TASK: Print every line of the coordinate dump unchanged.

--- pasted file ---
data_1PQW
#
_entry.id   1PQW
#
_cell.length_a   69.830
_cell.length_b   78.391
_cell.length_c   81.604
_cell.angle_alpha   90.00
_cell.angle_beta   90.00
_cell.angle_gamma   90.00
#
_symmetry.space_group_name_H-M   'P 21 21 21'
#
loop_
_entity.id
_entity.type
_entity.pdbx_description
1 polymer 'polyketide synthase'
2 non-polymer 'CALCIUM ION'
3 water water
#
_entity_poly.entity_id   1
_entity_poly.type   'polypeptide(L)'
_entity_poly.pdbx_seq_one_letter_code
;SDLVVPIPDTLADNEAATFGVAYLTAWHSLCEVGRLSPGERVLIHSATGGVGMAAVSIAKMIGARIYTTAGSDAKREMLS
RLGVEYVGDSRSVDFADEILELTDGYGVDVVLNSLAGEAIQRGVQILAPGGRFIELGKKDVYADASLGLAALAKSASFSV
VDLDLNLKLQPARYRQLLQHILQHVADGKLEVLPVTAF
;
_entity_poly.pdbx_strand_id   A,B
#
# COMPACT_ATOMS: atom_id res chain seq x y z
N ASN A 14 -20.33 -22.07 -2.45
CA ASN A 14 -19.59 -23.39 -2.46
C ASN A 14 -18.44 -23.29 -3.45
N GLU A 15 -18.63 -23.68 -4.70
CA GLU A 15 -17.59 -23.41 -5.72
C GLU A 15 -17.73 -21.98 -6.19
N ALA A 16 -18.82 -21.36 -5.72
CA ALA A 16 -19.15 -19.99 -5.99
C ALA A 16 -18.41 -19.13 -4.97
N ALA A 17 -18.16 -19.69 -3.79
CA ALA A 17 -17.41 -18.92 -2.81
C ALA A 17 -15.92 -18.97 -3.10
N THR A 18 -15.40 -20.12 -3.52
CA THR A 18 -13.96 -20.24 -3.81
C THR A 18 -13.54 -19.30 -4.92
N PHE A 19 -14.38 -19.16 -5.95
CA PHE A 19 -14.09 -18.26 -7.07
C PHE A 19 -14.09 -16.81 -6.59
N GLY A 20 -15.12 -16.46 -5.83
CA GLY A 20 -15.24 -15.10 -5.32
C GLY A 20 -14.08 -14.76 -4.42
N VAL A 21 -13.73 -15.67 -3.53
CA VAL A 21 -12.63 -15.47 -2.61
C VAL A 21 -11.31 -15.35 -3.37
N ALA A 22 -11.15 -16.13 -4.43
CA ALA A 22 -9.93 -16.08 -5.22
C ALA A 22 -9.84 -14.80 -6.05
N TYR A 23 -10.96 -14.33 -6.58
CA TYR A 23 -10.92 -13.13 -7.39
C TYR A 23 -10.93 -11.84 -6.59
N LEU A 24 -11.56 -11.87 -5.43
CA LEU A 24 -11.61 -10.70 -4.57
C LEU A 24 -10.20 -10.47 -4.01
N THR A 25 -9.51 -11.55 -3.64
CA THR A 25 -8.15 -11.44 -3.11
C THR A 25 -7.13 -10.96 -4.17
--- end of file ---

data_1PQW
#
_entry.id   1PQW
#
_cell.length_a   69.830
_cell.length_b   78.391
_cell.length_c   81.604
_cell.angle_alpha   90.00
_cell.angle_beta   90.00
_cell.angle_gamma   90.00
#
_symmetry.space_group_name_H-M   'P 21 21 21'
#
loop_
_entity.id
_entity.type
_entity.pdbx_description
1 polymer 'polyketide synthase'
2 non-polymer 'CALCIUM ION'
3 water water
#
_entity_poly.entity_id   1
_entity_poly.type   'polypeptide(L)'
_entity_poly.pdbx_seq_one_letter_code
;SDLVVPIPDTLADNEAATFGVAYLTAWHSLCEVGRLSPGERVLIHSATGGVGMAAVSIAKMIGARIYTTAGSDAKREMLS
RLGVEYVGDSRSVDFADEILELTDGYGVDVVLNSLAGEAIQRGVQILAPGGRFIELGKKDVYADASLGLAALAKSASFSV
VDLDLNLKLQPARYRQLLQHILQHVADGKLEVLPVTAF
;
_entity_poly.pdbx_strand_id   A,B
#
# COMPACT_ATOMS: atom_id res chain seq x y z
N ASN A 14 -20.33 -22.07 -2.45
CA ASN A 14 -19.59 -23.39 -2.46
C ASN A 14 -18.44 -23.29 -3.45
N GLU A 15 -18.63 -23.68 -4.70
CA GLU A 15 -17.59 -23.41 -5.72
C GLU A 15 -17.73 -21.98 -6.19
N ALA A 16 -18.82 -21.36 -5.72
CA ALA A 16 -19.15 -19.99 -5.99
C ALA A 16 -18.41 -19.13 -4.97
N ALA A 17 -18.16 -19.69 -3.79
CA ALA A 17 -17.41 -18.92 -2.81
C ALA A 17 -15.92 -18.97 -3.10
N THR A 18 -15.40 -20.12 -3.52
CA THR A 18 -13.96 -20.24 -3.81
C THR A 18 -13.54 -19.30 -4.92
N PHE A 19 -14.38 -19.16 -5.95
CA PHE A 19 -14.09 -18.26 -7.07
C PHE A 19 -14.09 -16.81 -6.59
N GLY A 20 -15.12 -16.46 -5.83
CA GLY A 20 -15.24 -15.10 -5.32
C GLY A 20 -14.08 -14.76 -4.42
N VAL A 21 -13.73 -15.67 -3.53
CA VAL A 21 -12.63 -15.47 -2.61
C VAL A 21 -11.31 -15.35 -3.37
N ALA A 22 -11.15 -16.13 -4.43
CA ALA A 22 -9.93 -16.08 -5.22
C ALA A 22 -9.84 -14.80 -6.05
N TYR A 23 -10.96 -14.33 -6.58
CA TYR A 23 -10.92 -13.13 -7.39
C TYR A 23 -10.93 -11.84 -6.59
N LEU A 24 -11.56 -11.87 -5.43
CA LEU A 24 -11.61 -10.70 -4.57
C LEU A 24 -10.20 -10.47 -4.01
N THR A 25 -9.51 -11.55 -3.64
CA THR A 25 -8.15 -11.44 -3.11
C THR A 25 -7.13 -10.96 -4.17